Alistair heard the muttered curse through the trees and immediately made a beeline for where he thought it had come from. He knew that voice; it was Caitwyn’s voice, with that sharp lilt from Denerim’s Alienage that made her words blur together when she spoke quickly. Bulling through the undergrowth, he had fleeting images of her in trouble. Maybe an animal had cornered her, or some darkspawn had snuck up on her. She was still new to being a Warden, and it was his job to look after her, a job he’d already failed once in the Tower.
The memory of her bleeding out, her body going still and cold resurfaced, and he’d be damned if he let that happen again.
Branches broke on his armor and he crashed through the final bit of brush to see an entirely unexpected sight. Caitwyn hanging upside down, a noose of rope closed around her ankle as she swung suspended from a tree, her long braid dangling nearly down to the forest floor. Maethor sat on his haunches, and at Alistair’s approach turned his massive head and grinned at him. The dog might have bonded to Caitwyn, but that did not seem to prevent him from finding this amusing.
Fighting down his own laughter, Alistair rocked back on his heels as Caitwyn spun gently on the rope. She was trying to haul her torso up and reach the loop that held her ankle, which made the spinning worse. With a frustrated grunt, she gave up a final attempt and her body hung limp, and then she saw him. Her summer-green eyes glinted with annoyance.
“So,” he drawled.
“Don’t, don’t you even start,” she threatened, cutting him off. He spread his hands, a silent protest that he hadn’t been about to tease her. No, he would never do something like that. Especially not after she’d had to stifle laughter when he’d gotten caught in a leg trap. Unfortunately, he wasn’t as good as controlling his face as she was, and she glared at him because he couldn’t stop grinning like a loon.
As funny as this was, he didn’t want to her to be angry at him. She’d only just stopped being so guarded around everyone, and he had no idea what would send her scurrying back to how she had been. Not that he could blame her for how she had reacted after Ostagar. Some days had been better than others, for both of them. They’d even managed a joke or two between them. But he had lost the closest thing to family he’d known in a long time, and she… she had been practically thrown into the deepest part of the ocean in the middle of a storm. It wasn’t fair, but here they were.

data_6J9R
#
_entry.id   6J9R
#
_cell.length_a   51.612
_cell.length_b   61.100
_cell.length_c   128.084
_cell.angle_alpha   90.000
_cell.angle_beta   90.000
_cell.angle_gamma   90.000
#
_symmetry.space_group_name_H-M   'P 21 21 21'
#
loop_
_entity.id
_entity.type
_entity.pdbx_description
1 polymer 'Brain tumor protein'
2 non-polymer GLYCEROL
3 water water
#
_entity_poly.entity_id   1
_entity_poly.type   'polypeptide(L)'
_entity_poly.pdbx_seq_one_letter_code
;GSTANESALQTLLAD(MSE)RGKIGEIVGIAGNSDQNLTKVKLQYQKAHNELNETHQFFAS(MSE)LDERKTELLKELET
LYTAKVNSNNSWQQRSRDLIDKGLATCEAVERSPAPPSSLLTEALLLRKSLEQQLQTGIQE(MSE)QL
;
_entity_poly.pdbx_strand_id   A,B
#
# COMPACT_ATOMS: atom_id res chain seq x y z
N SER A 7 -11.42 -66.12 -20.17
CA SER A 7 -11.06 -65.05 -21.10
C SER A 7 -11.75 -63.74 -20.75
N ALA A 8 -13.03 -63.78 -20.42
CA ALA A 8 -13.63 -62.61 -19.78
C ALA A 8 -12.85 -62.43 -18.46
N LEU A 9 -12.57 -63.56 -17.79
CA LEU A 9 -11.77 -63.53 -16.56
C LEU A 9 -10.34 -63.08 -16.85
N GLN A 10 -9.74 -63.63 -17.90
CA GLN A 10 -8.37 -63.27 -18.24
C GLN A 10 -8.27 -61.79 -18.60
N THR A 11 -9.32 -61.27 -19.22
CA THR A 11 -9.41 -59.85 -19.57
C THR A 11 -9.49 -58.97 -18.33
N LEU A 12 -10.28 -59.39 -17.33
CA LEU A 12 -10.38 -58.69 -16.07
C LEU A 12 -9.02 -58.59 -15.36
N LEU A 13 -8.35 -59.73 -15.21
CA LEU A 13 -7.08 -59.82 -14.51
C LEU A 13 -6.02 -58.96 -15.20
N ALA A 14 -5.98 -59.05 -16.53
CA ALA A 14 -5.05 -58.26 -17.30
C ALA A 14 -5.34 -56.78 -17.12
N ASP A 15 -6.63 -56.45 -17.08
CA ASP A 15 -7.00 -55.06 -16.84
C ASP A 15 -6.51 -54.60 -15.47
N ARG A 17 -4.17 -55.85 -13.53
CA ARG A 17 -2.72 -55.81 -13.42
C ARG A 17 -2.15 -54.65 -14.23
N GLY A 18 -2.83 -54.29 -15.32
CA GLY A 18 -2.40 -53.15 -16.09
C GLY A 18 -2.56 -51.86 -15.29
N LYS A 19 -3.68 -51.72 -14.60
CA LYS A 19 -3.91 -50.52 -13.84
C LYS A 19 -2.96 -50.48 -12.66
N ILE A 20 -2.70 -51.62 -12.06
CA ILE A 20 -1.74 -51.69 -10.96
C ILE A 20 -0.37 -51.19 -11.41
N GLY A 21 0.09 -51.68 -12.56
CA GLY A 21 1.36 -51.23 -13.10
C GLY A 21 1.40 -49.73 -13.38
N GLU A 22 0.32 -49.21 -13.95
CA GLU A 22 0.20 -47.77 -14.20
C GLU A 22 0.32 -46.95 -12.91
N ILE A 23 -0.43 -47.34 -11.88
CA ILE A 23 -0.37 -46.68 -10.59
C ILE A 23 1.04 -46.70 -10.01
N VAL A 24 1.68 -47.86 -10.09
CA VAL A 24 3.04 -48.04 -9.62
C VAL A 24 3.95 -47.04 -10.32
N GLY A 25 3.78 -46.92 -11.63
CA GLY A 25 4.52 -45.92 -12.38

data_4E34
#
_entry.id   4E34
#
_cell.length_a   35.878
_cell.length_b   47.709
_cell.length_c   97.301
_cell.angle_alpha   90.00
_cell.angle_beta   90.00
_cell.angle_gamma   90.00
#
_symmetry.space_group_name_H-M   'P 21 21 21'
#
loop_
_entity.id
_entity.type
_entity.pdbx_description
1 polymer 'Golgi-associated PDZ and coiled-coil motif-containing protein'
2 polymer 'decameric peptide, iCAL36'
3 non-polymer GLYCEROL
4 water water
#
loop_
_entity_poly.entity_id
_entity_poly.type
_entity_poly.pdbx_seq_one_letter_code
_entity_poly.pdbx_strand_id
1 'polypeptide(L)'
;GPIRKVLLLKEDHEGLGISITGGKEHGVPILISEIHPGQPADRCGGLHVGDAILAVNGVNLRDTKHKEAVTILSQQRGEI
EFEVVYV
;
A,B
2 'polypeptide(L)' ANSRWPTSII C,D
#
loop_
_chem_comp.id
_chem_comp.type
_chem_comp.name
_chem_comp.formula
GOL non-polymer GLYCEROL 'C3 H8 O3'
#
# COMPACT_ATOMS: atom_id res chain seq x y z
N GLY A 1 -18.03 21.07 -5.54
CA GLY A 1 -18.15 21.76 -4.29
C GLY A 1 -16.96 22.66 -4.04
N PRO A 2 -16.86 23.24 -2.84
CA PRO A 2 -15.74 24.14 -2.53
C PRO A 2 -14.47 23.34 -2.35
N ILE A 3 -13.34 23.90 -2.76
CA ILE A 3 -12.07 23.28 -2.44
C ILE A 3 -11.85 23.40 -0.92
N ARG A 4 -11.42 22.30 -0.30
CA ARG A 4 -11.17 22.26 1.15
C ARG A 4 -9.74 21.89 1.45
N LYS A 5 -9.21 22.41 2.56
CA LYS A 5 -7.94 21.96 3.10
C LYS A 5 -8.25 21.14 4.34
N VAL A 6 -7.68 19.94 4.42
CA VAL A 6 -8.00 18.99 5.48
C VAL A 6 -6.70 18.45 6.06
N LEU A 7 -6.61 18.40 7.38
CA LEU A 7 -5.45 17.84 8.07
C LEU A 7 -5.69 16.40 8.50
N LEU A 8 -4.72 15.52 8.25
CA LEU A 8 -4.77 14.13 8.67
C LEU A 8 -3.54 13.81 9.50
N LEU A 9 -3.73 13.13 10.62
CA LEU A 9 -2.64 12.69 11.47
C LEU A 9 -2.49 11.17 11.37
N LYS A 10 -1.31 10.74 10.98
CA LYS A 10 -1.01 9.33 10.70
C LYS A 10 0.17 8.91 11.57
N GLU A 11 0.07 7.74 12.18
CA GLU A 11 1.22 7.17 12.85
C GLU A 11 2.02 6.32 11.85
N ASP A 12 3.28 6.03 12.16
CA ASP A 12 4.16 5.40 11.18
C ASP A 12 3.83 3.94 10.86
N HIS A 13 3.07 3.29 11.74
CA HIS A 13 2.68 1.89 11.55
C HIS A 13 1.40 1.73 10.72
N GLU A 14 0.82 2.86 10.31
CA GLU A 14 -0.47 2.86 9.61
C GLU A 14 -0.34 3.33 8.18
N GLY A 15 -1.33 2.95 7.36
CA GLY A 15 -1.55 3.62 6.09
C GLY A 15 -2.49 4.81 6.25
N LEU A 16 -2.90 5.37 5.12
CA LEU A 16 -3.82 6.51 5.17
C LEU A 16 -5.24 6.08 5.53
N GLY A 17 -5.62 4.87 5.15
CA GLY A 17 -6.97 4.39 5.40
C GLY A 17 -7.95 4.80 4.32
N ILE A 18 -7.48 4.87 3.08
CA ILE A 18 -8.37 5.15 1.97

“Sorry, promise I won’t. Though, can’t help but wonder how this happened,” he said, trying keep his tone light. Maethor wuffed and pawed at the ground, which probably meant something very important, but Alistair was damned if he knew what.
“Was training with Sten,” Caitwyn told him. She closed her eyes and breathed in deep, then she surged upwards again, this time managing to catch her own leg. Hauling herself up her own body, she got one hand on the rope and drew her knife with the other. While she sawed through the rope, she continued, “Trying to learn how to survive out here, and since he got all the way from the coast to Lothering without anyone noticing, figured he’d be a good one to teach me.”
Alistair declined to point out that she hadn’t quite explained everything, and instead focused on how she was cutting herself off of her only means of not crashing onto the ground. Should he warn her? Or just try to catch her? The rope started to come apart, strands fraying as she cut, and even her negligible weight began to strain the remains of the trap. He took a half step forward, but then she flung the knife point first into the ground and let her body fall limp again. The rope snapped, but instead of breaking her neck, she braced herself on her hands, turning the fall into a handstand, and she neatly righted herself as if she were an acrobat.
“Long story short,” she went on as if she hadn’t just nearly died, “he set up an obstacle course and I was to get through it and tap him on the shoulder before he could notice me. Was doing fine, too, until I ran into this.” At this, she frowned and kicked off the piece of rope that was still attached to her. Then she picked up her knife, wiping off the dirt before resheathing it.
“That’s a… unique method of training,” he said dryly. She shrugged, no longer bothered by his amusement at the situation now that she was out of it. Tugging her braid over her shoulder, she quickly wiped away the winter-dry leaves that it had accumulated in her near-fall.
“Not much different from—” she started to say and then caught herself, as if she had been about to say too much. He barely knew anything about her, save that she was from Denerim and that Duncan had saved her by recruiting her, and he wondered what in her life had made her so habitually wary. He wanted her to be able to trust him, to rely on him. It was half the reason he’d stopped evading when she’d asked him about Eamon and let her know he was a bastard. Though not all of it, not who his father had been. He didn’t want that to be important, and he had no idea how she’d react to that.